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Bothell hindu temple becomes consecrated shrine

Priests stands in front of a new idol delivered to the Hindu Temple and Cultural Center in Bothell last week.  - Sarah Kehoe, Bothell/Kenmore Reporter
Priests stands in front of a new idol delivered to the Hindu Temple and Cultural Center in Bothell last week.
— image credit: Sarah Kehoe, Bothell/Kenmore Reporter

Om Dwivevi cried tears of joy the day the Hindu Temple and Cultural Center in Bothell received it's first consecrated idol.

"This is a once in a lifetime experience for me and for our community," said Dwivevi, president of the temple committee. "These kind of installations and events does not often happen and it's not an easy job."

More than a thousand people attended a three days of rituals from May 9 through May 11, called Kumbabhishekam, to bring the deity Prasanna Venkateshwara to life. Related to Vishnu, preserver of life in the universe, the deity will play a key role in formal rituals performed at the shrine.

"People who came took this event very seriously," Dwivevi said. "Most stayed there all day and night."

The installation of the temple makes the temple the nation's first formally consecrated Hindu temple shrine in the Pacific Northwest. Indian craftsmen called shilpis, descended from generations of other temple craftsmen, had spent six months molding the idol's shrine. The deity itself was hand-sculpted in India out of black granite.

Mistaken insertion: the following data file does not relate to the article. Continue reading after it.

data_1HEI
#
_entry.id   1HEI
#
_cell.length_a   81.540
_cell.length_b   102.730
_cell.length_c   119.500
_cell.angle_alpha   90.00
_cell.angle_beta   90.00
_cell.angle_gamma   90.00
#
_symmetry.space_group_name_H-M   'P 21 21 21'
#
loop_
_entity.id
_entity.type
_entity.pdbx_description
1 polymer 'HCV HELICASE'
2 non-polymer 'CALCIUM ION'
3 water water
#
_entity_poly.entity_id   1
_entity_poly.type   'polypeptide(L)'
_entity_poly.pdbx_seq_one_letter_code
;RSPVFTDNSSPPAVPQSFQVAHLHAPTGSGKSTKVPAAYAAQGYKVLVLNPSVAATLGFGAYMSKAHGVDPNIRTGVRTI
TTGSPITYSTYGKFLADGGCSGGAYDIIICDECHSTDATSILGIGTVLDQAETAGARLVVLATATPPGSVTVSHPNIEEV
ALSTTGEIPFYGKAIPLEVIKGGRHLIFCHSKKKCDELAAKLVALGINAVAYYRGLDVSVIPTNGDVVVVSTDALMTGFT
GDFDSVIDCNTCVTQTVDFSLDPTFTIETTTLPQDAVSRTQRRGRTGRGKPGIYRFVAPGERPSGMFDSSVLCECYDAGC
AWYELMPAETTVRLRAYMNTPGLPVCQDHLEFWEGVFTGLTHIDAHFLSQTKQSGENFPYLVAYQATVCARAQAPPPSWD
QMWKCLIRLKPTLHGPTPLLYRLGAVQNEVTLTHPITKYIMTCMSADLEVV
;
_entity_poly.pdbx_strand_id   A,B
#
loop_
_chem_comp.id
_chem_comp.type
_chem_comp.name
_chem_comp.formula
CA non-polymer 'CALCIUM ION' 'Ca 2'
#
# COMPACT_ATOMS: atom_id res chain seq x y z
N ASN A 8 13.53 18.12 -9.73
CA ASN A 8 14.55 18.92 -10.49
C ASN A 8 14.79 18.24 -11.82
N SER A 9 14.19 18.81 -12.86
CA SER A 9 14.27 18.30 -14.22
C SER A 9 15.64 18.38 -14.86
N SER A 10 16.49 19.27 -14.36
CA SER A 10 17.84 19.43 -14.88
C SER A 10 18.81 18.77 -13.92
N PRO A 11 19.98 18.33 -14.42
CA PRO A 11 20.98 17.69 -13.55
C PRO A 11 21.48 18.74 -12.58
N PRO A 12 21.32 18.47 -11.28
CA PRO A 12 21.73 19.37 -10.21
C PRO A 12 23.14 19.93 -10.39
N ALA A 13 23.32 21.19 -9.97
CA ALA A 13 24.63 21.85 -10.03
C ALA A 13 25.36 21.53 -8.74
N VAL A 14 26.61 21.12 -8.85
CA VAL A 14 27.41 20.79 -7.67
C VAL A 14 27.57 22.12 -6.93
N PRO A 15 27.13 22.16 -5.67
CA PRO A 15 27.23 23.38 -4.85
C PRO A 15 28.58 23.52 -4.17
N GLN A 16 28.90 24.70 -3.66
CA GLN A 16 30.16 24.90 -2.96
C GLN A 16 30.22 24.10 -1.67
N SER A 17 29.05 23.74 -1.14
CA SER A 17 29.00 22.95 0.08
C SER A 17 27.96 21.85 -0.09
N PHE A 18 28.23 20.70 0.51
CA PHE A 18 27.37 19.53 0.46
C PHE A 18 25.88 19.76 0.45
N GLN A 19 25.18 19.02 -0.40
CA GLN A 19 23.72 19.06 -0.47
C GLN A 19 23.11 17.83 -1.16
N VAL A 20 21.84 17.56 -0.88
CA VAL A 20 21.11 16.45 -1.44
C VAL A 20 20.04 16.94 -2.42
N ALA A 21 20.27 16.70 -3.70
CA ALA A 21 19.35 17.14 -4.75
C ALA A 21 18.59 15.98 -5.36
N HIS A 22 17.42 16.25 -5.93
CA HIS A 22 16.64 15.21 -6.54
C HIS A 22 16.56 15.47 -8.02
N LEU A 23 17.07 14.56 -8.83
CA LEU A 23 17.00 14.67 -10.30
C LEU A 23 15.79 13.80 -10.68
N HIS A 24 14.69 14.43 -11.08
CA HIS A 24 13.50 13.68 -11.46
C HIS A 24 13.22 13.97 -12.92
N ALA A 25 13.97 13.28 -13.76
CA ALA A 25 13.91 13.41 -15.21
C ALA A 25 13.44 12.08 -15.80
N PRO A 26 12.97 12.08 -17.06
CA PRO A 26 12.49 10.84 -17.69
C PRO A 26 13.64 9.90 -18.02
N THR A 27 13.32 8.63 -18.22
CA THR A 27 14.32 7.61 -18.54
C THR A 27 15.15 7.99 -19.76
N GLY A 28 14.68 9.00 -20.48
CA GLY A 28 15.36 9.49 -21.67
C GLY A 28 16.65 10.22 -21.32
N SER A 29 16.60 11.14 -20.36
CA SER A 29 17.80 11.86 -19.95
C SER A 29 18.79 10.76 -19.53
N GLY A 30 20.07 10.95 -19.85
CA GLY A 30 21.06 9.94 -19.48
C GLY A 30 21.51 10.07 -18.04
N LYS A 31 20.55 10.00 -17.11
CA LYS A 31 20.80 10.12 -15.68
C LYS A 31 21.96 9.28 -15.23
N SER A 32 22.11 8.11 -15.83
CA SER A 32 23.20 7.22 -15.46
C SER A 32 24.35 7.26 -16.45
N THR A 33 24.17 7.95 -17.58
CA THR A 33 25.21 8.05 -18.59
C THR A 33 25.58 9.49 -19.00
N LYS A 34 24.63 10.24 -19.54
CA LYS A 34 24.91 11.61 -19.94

Dwivevi said there has been an influx of Indian software engineers immigrating to the area. From 2000 to 2012, U.S. Census data show the Indian population in King, Snohomish and Pierce counties nearly tripled from about 20,000 to 59,000.

"The atmosphere was very heavenly," Dwivevi said. "Everyone involved worked hard to ensure these events were a great success and we had over 100 volunteers."

The idol is 30 feet tall and weighs around 500 pounds and was shipped from India. It took about one year to make because of the delicate stone used to put it together by artisans.

"It took 30 men to lift it onto the alter because the idol is not allowed to be moved with a machine," said Geetha Venigalla. "It was a very holy experience and it was so nice we could have it here in Bothell, so far from our home in India."

The rituals included showering the idol in milk, honey, juice, coconut and water, while priests chanted in Sanskrit. The idol was then dressed in garlands of red, orange, yellow and purple flowers before being presented in the temple on May 11.

Dwivevi said the idol consecrated last weekend is the first of six the Hindu Temple and Cultural Center plans to incorporate. The first three will be housed in the newly opened, 10,000-square-foot temple. The next three will go into an even larger 40,000-square-foot building yet to be built on adjacent property. That building will include a new temple section dedicated to the deity Shiva, a kitchen and stage area.

The committee is working to raise money for their plans. They had to take out a bank loan to bring in their current idol.

The installation of all six idols would make the Hindu Temple and Cultural Center in Bothell one of the largest Hindu temples in the country, if not the largest, Dwivevi said.

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